Federal workers, law enforcement agencies, and military contractors have taken over the Washington Convention Center for the annual Federal Office Systems Exposition—better known as “FOSE” 2012.
At this year's conference, cyber security is a hot topic—especially with new legislation in the works on Capitol Hill.
Like previous years, FOSE 2012 features the latest and greatest products for federal workers and agencies—new mobile applications, cloud computing software and security hardware.
“It's very easy for a hacker to hack into your headset, record your conversations,” said Mike Smith, of Biometric Associates.
The three-day technology conference also features several sessions on cyber security—attacks not just on the government, but also businesses and regular consumers.
“They can cause very negative impacts, everything from identity theft to spying to collecting info on an individual,” said Russ Mundy of Sparta, Inc.
The Defense Department's deputy chief information officer told attendees the Pentagon is working to be more efficient and less vulnerable to cyber-attacks, due to recent budget cuts.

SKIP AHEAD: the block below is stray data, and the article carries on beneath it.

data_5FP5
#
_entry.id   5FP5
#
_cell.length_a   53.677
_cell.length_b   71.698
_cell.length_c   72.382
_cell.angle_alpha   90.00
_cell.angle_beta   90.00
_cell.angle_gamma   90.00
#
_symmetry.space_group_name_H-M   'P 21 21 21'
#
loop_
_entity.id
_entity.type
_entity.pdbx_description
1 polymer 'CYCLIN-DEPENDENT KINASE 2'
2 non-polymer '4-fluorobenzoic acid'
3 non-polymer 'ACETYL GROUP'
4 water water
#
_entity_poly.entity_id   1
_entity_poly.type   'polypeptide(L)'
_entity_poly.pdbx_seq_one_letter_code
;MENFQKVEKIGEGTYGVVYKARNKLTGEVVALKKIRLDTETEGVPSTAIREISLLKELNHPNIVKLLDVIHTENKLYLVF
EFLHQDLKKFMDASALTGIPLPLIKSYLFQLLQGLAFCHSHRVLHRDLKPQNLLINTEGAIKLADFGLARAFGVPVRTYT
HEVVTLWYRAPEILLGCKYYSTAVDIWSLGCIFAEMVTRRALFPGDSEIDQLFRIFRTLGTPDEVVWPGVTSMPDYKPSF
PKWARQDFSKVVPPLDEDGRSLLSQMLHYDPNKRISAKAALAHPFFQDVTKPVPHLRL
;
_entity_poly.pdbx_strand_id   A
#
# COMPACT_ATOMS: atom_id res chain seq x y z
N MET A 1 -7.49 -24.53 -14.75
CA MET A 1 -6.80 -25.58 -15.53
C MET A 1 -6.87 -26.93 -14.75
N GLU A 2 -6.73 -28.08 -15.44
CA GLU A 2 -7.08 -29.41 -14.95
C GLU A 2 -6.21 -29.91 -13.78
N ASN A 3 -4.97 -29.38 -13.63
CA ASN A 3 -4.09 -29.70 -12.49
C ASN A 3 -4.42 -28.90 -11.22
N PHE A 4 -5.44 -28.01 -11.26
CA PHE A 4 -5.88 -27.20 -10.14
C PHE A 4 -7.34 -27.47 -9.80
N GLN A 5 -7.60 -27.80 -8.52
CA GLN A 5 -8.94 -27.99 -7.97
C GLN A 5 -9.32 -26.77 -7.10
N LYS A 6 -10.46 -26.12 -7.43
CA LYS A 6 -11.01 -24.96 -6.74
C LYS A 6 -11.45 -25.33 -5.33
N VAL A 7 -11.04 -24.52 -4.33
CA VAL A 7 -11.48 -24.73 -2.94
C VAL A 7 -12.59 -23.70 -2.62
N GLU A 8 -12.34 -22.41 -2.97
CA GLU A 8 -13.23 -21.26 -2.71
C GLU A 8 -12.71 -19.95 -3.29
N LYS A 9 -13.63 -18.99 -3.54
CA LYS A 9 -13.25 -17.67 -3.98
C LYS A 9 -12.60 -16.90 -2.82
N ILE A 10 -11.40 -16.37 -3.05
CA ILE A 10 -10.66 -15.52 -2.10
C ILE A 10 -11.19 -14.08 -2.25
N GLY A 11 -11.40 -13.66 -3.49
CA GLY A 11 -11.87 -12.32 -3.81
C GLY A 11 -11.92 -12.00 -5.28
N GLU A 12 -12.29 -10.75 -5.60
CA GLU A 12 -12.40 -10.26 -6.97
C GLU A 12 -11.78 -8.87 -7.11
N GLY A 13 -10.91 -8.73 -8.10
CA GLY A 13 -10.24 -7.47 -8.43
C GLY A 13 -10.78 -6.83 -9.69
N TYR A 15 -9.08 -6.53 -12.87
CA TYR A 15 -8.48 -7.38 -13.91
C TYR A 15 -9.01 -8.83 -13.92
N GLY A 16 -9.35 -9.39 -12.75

“So we're really trying to reduce our attack surface, so standardized and consolidating infrastructure to be easier to be accessed, more reliable and more secure,” said Department of Defense Chief Information Officer Robert Carey.
Meanwhile, on Capitol Hill, lawmakers are debating new cyber security legislation. But there's disagreement about which government offices should have authority over cyber-attacks.
“Who has the right to tell someone else to do what? Who has the right to cut a network off, to leave a network running, to tell someone they have to do something because they see something happening?” said Mischel Kwon, the former director of U.S.-Cert (The United States Computer Emergency Readiness Team).
Kwon warned lawmakers not to overregulate the issue.
“The adversaries are very nimble; they move quickly, they change quickly. If we are not careful with our legislation and we put too much in place too quickly, we could tie our hands and not be nimble ourselves,” Kwon said.
Some groups, like the ACLU, have also raised concerns about privacy.
“Folks are either a looking to challenge the government from being too intrusive, but the way we look at it, I prefer them to be more intrusive for the sake of protecting us,” said Todd Bellows of Logicube, Inc.